How to prepare for 2022 as an investor
If you think 2021 was difficult to be an investor, 2022 could be even harder
Next year is rapidly approaching, and after all the volatility lately, 2022 cannot arrive soon enough. Investors are now confronting the double whammy of the new Omicron variant and a more hawkish Federal Reserve.
With continued gridlock in Congress and possible tax increases on the horizon, investors are understandably confused as to which direction the market is heading.
With less than a month to go in 2021, what should an investor do now to be well-positioned for the new year?
Take Tax Losses to Offset Gains
Equities across the board are up by more than 20% for the year, with technology performing particularly well. Cryptocurrencies like Bitcoin and Ethereum have doubled in value. Meme stocks, like AMC and GameStop, which have gained a strong following on social media, have exploded this year. If you have sold any of these during the year, you could have massive gains.
Check your taxable portfolios to see if you have any losses to use against these gains. As always, consult with your tax advisor, but selling your losers may lower your tax bill in April.
Decrease Bond Holdings
Maybe you have too much money invested in low-yielding bonds. Longer duration or interest rate sensitive bonds could get hurt in a rising interest rate environment. With the 10-year U.S. Treasury bond only yielding 1.5% today, and inflation running at over 6%, odds favor two to four interest rate hikes in 2022.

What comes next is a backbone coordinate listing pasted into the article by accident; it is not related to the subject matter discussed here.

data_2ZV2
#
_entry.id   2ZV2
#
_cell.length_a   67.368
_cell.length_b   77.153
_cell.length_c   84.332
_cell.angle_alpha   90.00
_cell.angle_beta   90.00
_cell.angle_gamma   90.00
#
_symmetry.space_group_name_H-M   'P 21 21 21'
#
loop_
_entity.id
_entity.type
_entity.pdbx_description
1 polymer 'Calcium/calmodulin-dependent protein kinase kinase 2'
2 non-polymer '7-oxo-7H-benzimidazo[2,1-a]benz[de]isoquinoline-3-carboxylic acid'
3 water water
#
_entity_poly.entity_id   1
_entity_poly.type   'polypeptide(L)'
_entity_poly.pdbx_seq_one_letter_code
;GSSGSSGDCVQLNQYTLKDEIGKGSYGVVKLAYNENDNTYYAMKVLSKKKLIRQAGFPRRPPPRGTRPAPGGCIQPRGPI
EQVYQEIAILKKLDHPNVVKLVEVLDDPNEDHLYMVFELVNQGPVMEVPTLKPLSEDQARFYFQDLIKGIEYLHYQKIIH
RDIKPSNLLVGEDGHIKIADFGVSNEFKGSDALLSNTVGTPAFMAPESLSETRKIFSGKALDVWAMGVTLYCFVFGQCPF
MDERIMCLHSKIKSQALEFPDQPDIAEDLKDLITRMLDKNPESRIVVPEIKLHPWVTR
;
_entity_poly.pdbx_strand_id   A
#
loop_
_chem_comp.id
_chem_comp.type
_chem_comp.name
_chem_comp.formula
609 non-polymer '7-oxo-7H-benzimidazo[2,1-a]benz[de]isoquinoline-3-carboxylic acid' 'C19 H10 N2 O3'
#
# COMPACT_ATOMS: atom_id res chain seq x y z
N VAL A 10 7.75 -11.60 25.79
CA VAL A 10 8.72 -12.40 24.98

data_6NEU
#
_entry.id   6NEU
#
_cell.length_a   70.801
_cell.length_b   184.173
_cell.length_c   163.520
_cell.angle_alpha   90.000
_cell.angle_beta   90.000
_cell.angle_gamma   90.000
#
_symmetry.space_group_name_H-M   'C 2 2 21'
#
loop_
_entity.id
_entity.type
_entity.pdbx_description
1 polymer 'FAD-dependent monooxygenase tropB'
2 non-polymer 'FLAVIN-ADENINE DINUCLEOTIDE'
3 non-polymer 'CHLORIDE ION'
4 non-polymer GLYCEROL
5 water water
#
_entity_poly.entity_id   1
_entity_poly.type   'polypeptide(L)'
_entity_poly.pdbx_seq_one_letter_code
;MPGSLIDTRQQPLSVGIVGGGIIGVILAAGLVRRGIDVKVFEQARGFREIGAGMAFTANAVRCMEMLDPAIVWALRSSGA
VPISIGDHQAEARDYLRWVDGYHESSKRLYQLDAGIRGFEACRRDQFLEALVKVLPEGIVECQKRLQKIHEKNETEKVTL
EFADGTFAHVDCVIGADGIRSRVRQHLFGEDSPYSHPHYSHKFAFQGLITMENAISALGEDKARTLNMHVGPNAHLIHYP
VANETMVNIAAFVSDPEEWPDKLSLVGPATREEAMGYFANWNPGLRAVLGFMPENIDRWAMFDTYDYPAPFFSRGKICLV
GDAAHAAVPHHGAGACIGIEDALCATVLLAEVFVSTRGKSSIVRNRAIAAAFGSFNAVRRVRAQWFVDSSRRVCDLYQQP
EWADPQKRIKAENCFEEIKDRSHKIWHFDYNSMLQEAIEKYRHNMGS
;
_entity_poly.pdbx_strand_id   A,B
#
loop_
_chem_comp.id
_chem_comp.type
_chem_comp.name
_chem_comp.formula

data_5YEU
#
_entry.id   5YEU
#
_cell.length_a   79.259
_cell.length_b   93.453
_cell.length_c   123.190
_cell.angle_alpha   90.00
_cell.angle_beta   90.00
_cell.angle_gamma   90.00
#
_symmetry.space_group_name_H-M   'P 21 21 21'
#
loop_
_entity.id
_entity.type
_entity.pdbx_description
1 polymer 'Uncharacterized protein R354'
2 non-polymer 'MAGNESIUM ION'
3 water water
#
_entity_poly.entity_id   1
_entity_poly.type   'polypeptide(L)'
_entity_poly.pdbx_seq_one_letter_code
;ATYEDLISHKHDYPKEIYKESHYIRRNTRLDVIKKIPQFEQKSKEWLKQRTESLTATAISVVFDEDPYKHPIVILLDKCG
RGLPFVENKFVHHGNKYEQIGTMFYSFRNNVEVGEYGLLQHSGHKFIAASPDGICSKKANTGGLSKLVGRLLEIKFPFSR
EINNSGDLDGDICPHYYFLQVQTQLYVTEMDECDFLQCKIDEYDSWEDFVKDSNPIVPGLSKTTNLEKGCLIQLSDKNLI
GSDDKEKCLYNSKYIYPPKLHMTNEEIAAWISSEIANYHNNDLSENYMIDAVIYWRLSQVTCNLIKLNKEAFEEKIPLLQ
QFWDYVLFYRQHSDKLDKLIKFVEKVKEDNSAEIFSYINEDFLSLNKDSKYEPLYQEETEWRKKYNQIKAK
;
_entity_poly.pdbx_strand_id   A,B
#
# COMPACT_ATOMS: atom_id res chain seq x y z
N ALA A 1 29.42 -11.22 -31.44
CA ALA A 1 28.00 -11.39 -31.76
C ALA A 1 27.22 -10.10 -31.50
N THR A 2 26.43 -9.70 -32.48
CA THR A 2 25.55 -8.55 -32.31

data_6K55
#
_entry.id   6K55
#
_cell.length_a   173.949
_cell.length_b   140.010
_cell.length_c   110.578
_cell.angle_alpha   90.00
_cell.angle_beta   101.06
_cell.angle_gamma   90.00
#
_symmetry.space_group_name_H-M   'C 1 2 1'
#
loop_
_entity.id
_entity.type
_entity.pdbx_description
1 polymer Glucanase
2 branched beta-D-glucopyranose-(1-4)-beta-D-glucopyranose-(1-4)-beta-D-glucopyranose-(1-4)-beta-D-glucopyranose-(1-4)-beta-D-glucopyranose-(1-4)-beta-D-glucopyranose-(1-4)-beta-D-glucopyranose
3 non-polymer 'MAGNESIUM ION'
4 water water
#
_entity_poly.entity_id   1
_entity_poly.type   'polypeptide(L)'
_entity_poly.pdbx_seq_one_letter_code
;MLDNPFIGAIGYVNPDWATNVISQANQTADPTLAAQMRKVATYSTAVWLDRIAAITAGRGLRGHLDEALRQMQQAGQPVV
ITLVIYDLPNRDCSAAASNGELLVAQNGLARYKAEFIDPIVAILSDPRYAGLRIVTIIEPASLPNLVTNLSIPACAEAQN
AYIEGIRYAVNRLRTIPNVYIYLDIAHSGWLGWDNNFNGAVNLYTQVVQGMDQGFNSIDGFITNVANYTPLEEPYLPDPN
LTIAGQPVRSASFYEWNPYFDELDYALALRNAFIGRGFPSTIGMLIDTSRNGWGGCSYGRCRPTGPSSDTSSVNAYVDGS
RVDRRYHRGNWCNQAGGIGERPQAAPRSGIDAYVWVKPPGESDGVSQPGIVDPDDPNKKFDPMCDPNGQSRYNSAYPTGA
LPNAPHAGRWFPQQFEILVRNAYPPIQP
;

If the Federal Reserve does start raising interest rates next year, a 1% move higher in rates on the 10-year bond will mean a 10% loss. If we experience worse than expected inflation, bonds could be a disaster.
Bet on Equities
This may be the time to consider increasing the allocation of stocks in your portfolio to 70% and lowering bonds to 30%.
If interest rates rise in 2022 because of inflation, bonds will underperform stocks. Inflation also helps companies in the cyclical/value sectors like those in the financial, energy, and industrial industries because they can raise prices in response, which increases their profits. So, you may want to have some exposure to these stocks as a hedge.
Now is not the time to take your eye off the ball. If you think 2021 was difficult to be an investor, 2022 could be even harder. However, by making these simple moves–taking losses, reducing bonds, and investing more in equities, you can look ahead knowing you are well prepared for whatever surprises 2022 may throw at us.
Happy New Year!